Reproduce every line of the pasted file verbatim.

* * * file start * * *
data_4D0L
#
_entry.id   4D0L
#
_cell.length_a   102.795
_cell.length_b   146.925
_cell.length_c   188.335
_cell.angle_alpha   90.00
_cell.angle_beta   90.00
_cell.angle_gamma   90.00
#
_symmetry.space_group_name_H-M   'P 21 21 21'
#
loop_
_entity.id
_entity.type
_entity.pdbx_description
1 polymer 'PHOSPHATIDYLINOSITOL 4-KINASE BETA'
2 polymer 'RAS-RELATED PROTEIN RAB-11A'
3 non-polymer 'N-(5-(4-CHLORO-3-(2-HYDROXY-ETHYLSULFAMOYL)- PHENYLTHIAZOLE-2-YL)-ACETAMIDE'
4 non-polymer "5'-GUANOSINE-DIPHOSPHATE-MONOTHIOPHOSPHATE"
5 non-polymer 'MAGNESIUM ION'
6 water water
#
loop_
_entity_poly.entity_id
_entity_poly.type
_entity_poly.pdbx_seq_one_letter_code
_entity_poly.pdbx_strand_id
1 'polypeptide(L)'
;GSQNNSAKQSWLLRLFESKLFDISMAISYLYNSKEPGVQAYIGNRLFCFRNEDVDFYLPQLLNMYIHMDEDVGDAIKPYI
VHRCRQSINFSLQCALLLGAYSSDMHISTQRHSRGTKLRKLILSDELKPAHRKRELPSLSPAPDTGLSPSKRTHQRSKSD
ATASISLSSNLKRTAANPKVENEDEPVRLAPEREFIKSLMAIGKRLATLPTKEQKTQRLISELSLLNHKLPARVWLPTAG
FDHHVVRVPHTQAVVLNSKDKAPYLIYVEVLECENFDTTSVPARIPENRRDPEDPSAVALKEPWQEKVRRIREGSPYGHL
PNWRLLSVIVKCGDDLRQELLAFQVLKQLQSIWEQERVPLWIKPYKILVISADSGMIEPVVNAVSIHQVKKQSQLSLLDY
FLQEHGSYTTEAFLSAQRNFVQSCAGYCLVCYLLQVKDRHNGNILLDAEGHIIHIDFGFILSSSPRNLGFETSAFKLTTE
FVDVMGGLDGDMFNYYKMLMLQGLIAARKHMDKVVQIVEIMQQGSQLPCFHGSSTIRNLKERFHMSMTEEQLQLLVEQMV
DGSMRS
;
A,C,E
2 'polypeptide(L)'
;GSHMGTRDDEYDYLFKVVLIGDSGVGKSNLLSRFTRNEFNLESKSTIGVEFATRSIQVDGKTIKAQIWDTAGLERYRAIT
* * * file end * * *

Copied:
data_4D0L
#
_entry.id   4D0L
#
_cell.length_a   102.795
_cell.length_b   146.925
_cell.length_c   188.335
_cell.angle_alpha   90.00
_cell.angle_beta   90.00
_cell.angle_gamma   90.00
#
_symmetry.space_group_name_H-M   'P 21 21 21'
#
loop_
_entity.id
_entity.type
_entity.pdbx_description
1 polymer 'PHOSPHATIDYLINOSITOL 4-KINASE BETA'
2 polymer 'RAS-RELATED PROTEIN RAB-11A'
3 non-polymer 'N-(5-(4-CHLORO-3-(2-HYDROXY-ETHYLSULFAMOYL)- PHENYLTHIAZOLE-2-YL)-ACETAMIDE'
4 non-polymer "5'-GUANOSINE-DIPHOSPHATE-MONOTHIOPHOSPHATE"
5 non-polymer 'MAGNESIUM ION'
6 water water
#
loop_
_entity_poly.entity_id
_entity_poly.type
_entity_poly.pdbx_seq_one_letter_code
_entity_poly.pdbx_strand_id
1 'polypeptide(L)'
;GSQNNSAKQSWLLRLFESKLFDISMAISYLYNSKEPGVQAYIGNRLFCFRNEDVDFYLPQLLNMYIHMDEDVGDAIKPYI
VHRCRQSINFSLQCALLLGAYSSDMHISTQRHSRGTKLRKLILSDELKPAHRKRELPSLSPAPDTGLSPSKRTHQRSKSD
ATASISLSSNLKRTAANPKVENEDEPVRLAPEREFIKSLMAIGKRLATLPTKEQKTQRLISELSLLNHKLPARVWLPTAG
FDHHVVRVPHTQAVVLNSKDKAPYLIYVEVLECENFDTTSVPARIPENRRDPEDPSAVALKEPWQEKVRRIREGSPYGHL
PNWRLLSVIVKCGDDLRQELLAFQVLKQLQSIWEQERVPLWIKPYKILVISADSGMIEPVVNAVSIHQVKKQSQLSLLDY
FLQEHGSYTTEAFLSAQRNFVQSCAGYCLVCYLLQVKDRHNGNILLDAEGHIIHIDFGFILSSSPRNLGFETSAFKLTTE
FVDVMGGLDGDMFNYYKMLMLQGLIAARKHMDKVVQIVEIMQQGSQLPCFHGSSTIRNLKERFHMSMTEEQLQLLVEQMV
DGSMRS
;
A,C,E
2 'polypeptide(L)'
;GSHMGTRDDEYDYLFKVVLIGDSGVGKSNLLSRFTRNEFNLESKSTIGVEFATRSIQVDGKTIKAQIWDTAGLERYRAIT